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Wednesday, July 13, 2005

The Survival Mantra’s In The Coming New Age

(Via Bostonworks) It will pay to be creative, nimble in the 'conceptual age'.Typically an outsourced job is seen as routine, boring & uncreative by youngsters - the equivalent of a manufacturing job to a baby boomer.
In this new age in economic history, - it will elevate those who are nimble and creative. When we moved from industrial economy to the information economy, jobs became more interesting; coal miners were unemployed, tech support centers hired like mad, and secretaries became small-time database operators. Now we're in the early stages of the "conceptual age" in which data will be less important than creativity, and jobs will be more fulfilling.Daniel Pink says, the people who will do best in this economy are those who don't just take and give orders but also move smoothly between boundaries, like the technical guru who understands marketing or the accountant who speaks four languages. "But," Pink warns, "you cannot get a move-smoothly-between-boundaries aptitude test, so a lot of this is about self-discovery."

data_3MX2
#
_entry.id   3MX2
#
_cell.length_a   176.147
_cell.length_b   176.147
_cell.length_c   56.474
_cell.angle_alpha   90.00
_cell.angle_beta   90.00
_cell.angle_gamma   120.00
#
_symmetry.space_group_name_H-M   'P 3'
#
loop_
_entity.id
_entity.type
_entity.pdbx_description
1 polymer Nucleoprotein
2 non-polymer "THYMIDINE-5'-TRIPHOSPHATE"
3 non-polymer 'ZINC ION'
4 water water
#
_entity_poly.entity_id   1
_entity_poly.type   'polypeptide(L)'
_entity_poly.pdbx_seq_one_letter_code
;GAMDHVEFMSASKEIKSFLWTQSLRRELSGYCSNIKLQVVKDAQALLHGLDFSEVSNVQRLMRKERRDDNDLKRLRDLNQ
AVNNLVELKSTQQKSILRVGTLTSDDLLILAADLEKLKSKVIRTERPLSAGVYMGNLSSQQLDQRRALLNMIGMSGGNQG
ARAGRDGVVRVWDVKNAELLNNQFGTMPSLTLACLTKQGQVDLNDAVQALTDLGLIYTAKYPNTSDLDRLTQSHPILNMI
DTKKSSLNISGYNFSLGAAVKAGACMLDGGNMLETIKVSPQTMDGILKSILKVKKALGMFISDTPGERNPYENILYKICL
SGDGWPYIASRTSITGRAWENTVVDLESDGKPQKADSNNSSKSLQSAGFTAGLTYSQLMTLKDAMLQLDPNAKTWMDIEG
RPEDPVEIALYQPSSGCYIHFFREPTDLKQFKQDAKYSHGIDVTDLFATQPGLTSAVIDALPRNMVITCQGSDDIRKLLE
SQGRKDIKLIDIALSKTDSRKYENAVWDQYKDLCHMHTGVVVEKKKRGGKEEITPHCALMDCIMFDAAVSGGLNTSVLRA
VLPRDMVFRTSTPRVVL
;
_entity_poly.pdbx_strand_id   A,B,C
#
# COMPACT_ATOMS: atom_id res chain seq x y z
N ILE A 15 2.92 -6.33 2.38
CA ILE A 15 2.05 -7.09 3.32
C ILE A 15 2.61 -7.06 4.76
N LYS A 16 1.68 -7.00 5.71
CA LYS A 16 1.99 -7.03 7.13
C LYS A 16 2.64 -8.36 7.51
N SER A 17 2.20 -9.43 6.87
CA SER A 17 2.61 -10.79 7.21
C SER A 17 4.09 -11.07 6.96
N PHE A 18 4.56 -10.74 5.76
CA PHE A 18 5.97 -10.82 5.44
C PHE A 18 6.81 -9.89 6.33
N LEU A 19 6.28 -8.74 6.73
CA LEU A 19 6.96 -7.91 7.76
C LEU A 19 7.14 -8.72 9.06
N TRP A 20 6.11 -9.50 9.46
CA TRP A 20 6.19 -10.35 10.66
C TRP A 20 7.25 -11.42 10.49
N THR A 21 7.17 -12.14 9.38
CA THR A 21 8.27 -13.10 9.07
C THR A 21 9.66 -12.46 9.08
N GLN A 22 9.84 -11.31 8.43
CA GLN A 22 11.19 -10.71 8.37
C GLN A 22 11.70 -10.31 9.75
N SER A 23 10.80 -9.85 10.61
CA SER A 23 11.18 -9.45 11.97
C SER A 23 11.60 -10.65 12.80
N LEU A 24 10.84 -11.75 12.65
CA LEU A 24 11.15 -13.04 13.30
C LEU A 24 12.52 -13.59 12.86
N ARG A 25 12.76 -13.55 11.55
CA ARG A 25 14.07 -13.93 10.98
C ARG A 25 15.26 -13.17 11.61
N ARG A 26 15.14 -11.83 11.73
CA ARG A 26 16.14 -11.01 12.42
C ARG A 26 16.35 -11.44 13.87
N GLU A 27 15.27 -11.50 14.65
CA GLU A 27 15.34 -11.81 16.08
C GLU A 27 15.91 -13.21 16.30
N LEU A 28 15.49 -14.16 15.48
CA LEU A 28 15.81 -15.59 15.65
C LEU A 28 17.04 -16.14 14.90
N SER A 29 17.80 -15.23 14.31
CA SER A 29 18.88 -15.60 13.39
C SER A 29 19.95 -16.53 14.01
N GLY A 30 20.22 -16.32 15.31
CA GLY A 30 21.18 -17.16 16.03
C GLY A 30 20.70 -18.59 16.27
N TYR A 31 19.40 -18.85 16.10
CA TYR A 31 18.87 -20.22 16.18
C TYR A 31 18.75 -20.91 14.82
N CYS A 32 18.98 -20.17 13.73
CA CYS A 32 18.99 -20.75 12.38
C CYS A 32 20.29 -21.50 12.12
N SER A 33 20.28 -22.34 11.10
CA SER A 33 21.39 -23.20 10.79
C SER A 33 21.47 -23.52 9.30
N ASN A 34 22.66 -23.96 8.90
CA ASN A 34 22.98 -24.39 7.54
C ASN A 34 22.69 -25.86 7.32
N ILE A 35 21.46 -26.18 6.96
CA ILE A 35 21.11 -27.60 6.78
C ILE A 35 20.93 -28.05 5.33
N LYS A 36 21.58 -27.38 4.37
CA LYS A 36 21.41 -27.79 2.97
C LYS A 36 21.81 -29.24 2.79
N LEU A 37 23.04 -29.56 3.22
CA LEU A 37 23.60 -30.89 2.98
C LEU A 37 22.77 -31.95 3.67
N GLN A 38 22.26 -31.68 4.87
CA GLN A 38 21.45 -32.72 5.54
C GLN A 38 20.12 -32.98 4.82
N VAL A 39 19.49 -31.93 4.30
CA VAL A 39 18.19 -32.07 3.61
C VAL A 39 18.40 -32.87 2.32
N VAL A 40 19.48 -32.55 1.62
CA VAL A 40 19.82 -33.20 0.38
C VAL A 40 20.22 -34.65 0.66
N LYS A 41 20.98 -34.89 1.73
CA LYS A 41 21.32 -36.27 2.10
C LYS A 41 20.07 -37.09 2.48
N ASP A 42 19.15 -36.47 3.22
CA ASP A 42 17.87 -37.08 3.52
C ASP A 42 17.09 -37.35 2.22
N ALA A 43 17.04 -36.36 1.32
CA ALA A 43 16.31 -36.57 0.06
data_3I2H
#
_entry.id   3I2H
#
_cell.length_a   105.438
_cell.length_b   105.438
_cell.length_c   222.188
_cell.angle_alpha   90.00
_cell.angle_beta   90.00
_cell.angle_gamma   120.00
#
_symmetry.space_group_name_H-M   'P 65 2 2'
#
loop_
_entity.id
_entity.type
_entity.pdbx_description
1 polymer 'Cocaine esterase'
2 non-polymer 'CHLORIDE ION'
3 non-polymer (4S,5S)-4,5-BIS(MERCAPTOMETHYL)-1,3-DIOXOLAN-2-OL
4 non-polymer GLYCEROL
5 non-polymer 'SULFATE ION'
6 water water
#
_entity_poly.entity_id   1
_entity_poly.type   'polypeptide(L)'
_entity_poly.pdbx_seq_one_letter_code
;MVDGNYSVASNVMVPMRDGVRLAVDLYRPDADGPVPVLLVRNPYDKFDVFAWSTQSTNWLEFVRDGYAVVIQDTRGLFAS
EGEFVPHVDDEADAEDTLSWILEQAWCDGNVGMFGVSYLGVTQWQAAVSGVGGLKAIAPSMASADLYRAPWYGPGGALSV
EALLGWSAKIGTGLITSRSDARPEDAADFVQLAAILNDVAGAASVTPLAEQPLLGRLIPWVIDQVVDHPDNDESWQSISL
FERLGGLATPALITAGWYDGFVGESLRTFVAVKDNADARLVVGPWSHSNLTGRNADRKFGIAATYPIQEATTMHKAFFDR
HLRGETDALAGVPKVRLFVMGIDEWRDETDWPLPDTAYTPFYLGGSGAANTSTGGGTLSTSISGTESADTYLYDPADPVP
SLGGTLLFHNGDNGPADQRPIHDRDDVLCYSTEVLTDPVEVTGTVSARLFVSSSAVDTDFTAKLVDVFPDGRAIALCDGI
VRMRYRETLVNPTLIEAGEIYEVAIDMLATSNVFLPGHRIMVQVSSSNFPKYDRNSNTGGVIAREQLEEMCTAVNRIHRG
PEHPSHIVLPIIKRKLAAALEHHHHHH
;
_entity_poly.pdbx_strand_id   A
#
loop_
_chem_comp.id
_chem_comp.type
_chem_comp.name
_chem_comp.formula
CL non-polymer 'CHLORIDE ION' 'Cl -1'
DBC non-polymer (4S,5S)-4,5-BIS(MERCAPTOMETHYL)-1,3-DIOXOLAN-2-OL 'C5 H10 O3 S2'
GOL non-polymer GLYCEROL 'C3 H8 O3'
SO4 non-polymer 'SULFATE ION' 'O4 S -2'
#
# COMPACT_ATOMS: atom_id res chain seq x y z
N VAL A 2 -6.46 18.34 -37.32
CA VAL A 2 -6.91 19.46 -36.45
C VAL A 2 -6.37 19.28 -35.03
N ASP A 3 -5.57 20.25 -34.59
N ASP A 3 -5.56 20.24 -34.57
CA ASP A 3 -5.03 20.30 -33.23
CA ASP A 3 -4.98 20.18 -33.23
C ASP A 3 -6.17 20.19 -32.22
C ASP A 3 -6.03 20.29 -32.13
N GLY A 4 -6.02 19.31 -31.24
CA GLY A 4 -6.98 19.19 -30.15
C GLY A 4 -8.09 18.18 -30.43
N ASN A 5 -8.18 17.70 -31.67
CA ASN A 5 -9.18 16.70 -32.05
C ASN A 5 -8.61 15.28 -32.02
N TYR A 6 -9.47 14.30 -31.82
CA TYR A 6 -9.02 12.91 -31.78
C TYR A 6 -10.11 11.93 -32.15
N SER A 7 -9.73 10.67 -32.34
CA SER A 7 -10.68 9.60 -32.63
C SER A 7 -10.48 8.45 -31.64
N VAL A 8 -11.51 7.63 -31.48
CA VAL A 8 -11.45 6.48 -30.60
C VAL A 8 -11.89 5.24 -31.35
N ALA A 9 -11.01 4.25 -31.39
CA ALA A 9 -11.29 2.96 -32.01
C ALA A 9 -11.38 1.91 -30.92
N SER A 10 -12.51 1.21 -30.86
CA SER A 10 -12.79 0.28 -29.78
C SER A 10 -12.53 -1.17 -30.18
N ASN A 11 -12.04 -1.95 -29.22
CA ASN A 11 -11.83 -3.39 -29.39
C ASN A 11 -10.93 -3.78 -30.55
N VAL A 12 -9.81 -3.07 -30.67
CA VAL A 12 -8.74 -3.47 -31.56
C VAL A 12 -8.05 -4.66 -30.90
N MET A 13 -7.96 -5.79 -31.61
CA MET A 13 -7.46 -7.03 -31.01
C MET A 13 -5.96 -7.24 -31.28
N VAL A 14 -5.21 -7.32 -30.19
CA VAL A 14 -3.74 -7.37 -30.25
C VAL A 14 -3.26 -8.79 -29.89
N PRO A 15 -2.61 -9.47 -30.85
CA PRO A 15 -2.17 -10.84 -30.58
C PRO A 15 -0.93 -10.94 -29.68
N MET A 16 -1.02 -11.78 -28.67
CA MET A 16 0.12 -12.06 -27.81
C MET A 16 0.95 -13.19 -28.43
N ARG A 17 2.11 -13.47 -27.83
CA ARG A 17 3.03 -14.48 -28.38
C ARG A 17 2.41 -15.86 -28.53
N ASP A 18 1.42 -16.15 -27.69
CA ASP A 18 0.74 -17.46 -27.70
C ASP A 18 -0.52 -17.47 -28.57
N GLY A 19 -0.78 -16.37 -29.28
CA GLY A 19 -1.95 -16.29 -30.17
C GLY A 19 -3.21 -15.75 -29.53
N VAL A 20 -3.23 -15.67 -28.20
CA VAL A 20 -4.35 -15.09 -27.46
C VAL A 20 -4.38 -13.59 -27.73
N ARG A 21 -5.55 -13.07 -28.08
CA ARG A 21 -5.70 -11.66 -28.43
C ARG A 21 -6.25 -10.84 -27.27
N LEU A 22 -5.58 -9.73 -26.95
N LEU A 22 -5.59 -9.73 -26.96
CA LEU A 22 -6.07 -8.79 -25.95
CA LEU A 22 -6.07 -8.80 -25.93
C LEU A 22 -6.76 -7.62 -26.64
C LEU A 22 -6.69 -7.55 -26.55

Here are some traits you need to develop to do well in the conceptual age:
1.Empathy. Think emotional intelligence on steroids. The most empathetic people have the ability to see an issue from many different perspectives. And work that can be done without infused empathy begs to be outsourced.
2.Aesthetic eye. Pink says, "Design sense has become a form of business literacy like learning to use Microsoft Excel. Smart business people should start reading design magazines."
3.Ability to negotiate and navigate. The conceptual age will be filled with possibilities that point to no single truth. Pink says, "People must learn to do something that is not routine, that doesn't have a right answer."
We recently covered on the topic of global innovation.You'll have to be creative to stay employed. But really, who doesn't want to be creative? It's inherently more rewarding to be creative than to be an information You need to learn a set of skills, and then, once you feel comfortable you can ask yourself how you can make it better. Innovation without a basic knowledge in that area is not creativity but dilettantism. Not that dabbling in topics you know nothing about isn't fun, but that lifestyle will not create the kind of value that keeps your job this side of the ocean. To find what you love to do, Csikszentmihalyi recommends exploration

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